My bride, Debbie, and I have made numerous trips to the capital of the Bay State, Boston, Massachusetts, over years past.
A few of these excursions have been purely for tourist reasons, since the area is such a hotbed of early American history, and your humble scribe absolutely loves visiting historical sites! Most of our visits, however, were for the principal reason of seeing our middle child, Allan Jon, and his wife, Natalie Watson. Of course, each time we traveled for family visits, we always saw some tourist sites, too, as the Greater Boston area is loaded with tourist destinations. Heck, I even remember my bride and I taking all three of our children on a trip to “Beantown” when they were young, and our oldest, and only daughter, Michelle, remarking out loud, she thought it was very “relaxing” driving in the Boston traffic, and its classic, zig-zag, narrow roads? As our family driver, I remember quickly telling Michelle it was NOT a relaxing way to drive!
Another memorable visit there involved attending Allan’s graduation from historical Harvard University, with his Master’s Degree in Education, after only 1-year of classroom study. It was certainly an honor for Ms. Debbie and me to be present when he was awarded his prestigious advanced degree.
The specific Massachusetts adventure I write about this time, however, is an occasion we drove our auto rental from Boston to the southwestern part of the state. We planned on seeing old friends of mine on a total surprise (our special “gift”) visit to their home in Holyoke. Additionally, we wanted to see the Mecca of the hoops world, The Naismith Memorial Basketball Hall of Fame in Springfield. Both ideas were totally accomplished without a hitch.
The southwestern MA swing began with some excitement for us, when we entered the Massachusetts Turnpike. I thought there would be a human presence in the toll booth area, but it was totally automated, so I was unable to pay the required toll fee. In order to pay this charge, I made a telephone call later to their turnpike operations center, and they gave me an address to mail a check for my toll fee. Since their cameras took license plate photos of all entering vehicles, my monetary fine would have been several hundred dollars had I ignored the toll when we returned to Our Town.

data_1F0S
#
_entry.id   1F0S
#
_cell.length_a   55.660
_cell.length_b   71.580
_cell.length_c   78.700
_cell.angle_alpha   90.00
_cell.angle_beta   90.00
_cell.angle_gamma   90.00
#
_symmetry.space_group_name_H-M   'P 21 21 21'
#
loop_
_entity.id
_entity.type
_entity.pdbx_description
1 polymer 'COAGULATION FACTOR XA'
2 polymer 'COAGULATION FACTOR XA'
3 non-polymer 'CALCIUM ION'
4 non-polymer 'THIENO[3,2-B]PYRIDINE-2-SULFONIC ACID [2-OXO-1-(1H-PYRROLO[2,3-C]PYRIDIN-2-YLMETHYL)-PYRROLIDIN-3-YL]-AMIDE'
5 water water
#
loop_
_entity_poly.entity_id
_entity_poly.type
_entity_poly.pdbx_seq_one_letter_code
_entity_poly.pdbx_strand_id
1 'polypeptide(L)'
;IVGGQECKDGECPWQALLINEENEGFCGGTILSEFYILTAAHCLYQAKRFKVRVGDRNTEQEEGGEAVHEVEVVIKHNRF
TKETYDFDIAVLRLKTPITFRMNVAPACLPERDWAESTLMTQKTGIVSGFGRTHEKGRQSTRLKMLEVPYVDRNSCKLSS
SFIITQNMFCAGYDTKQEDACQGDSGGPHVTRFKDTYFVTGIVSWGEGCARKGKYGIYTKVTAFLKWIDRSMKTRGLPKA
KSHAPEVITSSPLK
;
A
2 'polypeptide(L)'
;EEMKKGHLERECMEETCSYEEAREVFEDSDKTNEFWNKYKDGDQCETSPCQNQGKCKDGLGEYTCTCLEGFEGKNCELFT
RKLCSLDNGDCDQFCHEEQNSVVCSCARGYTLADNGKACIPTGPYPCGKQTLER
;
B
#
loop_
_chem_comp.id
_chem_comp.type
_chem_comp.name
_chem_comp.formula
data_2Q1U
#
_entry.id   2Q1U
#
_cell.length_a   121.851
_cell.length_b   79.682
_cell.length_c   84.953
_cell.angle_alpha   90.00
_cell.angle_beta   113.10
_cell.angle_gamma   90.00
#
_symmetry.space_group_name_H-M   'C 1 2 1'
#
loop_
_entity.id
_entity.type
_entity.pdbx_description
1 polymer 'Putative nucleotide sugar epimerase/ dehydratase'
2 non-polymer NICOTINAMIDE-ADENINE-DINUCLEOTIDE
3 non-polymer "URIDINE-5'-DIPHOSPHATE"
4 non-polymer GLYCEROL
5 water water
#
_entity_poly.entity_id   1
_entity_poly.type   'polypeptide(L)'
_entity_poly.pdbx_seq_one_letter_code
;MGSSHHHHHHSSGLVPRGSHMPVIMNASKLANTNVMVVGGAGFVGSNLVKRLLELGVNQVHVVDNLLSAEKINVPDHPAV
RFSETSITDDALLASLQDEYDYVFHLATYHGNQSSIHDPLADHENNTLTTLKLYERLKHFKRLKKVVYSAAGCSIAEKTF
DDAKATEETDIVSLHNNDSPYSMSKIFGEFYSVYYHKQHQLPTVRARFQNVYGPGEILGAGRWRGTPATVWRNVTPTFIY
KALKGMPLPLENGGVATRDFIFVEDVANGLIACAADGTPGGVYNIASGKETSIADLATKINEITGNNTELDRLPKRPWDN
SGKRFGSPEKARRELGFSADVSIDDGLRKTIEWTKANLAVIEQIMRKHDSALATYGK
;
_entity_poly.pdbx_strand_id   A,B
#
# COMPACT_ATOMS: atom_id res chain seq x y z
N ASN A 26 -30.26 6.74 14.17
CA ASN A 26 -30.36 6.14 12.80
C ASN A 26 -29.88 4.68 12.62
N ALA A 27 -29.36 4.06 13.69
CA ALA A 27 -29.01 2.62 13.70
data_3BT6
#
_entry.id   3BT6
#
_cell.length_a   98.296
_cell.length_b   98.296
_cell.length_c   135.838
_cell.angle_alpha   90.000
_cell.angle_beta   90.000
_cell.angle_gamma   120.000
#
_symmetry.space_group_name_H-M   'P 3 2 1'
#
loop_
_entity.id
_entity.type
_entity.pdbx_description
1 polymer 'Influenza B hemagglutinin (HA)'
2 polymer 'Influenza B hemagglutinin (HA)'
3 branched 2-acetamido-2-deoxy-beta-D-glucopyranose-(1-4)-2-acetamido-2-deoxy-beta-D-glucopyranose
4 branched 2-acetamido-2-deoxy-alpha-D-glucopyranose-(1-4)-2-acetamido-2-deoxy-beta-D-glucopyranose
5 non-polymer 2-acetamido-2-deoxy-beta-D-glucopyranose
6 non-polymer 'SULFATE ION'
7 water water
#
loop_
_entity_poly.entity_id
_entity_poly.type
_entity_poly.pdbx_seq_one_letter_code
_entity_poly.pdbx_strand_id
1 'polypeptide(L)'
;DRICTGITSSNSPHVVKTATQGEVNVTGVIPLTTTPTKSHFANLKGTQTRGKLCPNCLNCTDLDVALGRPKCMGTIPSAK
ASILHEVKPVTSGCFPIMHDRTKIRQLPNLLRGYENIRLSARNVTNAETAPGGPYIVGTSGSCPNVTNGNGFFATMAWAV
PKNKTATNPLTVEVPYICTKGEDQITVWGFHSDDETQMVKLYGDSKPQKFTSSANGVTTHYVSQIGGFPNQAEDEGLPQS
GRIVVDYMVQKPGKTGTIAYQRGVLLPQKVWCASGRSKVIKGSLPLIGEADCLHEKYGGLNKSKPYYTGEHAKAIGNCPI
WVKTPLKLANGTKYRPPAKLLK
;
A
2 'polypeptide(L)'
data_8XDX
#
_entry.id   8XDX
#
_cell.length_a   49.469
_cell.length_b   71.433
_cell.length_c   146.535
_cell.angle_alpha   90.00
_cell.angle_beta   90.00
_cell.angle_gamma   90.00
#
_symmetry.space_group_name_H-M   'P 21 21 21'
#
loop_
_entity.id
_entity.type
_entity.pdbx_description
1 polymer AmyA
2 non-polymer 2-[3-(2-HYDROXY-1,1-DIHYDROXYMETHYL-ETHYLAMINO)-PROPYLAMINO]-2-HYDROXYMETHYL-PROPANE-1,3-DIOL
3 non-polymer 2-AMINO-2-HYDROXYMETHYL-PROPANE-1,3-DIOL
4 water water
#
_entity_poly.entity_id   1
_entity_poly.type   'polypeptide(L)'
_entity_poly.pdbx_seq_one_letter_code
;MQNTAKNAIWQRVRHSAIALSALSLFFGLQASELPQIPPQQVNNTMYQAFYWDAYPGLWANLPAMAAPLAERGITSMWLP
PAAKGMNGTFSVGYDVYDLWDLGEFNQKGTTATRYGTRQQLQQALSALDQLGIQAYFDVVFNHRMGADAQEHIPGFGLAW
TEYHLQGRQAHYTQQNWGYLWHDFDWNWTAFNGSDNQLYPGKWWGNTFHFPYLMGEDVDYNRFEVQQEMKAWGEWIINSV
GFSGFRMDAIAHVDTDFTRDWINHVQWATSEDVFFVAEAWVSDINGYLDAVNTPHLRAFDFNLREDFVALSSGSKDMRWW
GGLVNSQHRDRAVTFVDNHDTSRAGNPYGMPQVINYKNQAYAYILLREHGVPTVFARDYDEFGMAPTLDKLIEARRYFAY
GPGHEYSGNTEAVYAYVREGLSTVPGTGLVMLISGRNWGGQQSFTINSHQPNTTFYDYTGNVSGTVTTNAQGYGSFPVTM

Now, we’re off to stop No. 1, the historic hoops museum in Springfield, a city of about 150,000 folks. What a memory we have of that magnificent structure! I have loved the large roundball sport since I began attending the Oklahoma A&M Aggies’ practices in 1953 in historical Gallagher Hall. My dear father, Col. C.H. Breedlove, and Aggie Coach Henry P. Iba, were great friends, and my father and I would regularly attend Mr, Iba’s practice sessions. The Naismith Memorial Basketball Hall of Fame features a HUGE basketball statue in front of the main entrance, and a house full of memories inside that takes at least 3 hours to tour the entire structure. It is a state-of-the art museum that features exhibits, basketball memorabilia, interactive video monitors, a movie theater, and numerous galleries. It is an absolute must for anyone who enjoys this incredible sport!
After totally absorbing the hoops museum, we were off, taking the short drive on I-91 North to Holyoke, a beautiful, quaint city of about 40,000. We carefully drove around their tree-lined, Norman Rockwell-like streets, for a short time, before locating my long-time friends’ home, the residence of Norma and Rick A. Lee. The Lees lived in the Birmingham, Alabama, area when I lived there during a phase of my professional medical training, 1975-77. It had been SO many years since we had seen each other, and Ms. Debbie had never met them. We parked our rental car in front of their lovely home, and after a brief wait, a car pulled into their driveway. off the mostly quiet street. “Magically”, I approached this vehicle when they opened their car doors, identified myself, and the loud screaming began!
Ms. Debbie and I enjoyed the Lees’ company for several hours, before heading back east toward Boston. The return trip to Beantown was memorable, too, as near Boston, in the darkness of night, a HUGE downpour (i.e., rainstorm!) overtook our car. The weather was so bad I had to pull off the turnpike. I wasn’t sure we were going to make it back to our hotel, without having an auto accident? Fortunately, we got through the storm, and today have some wonderful mind’s eye memories of all those experiences long ago.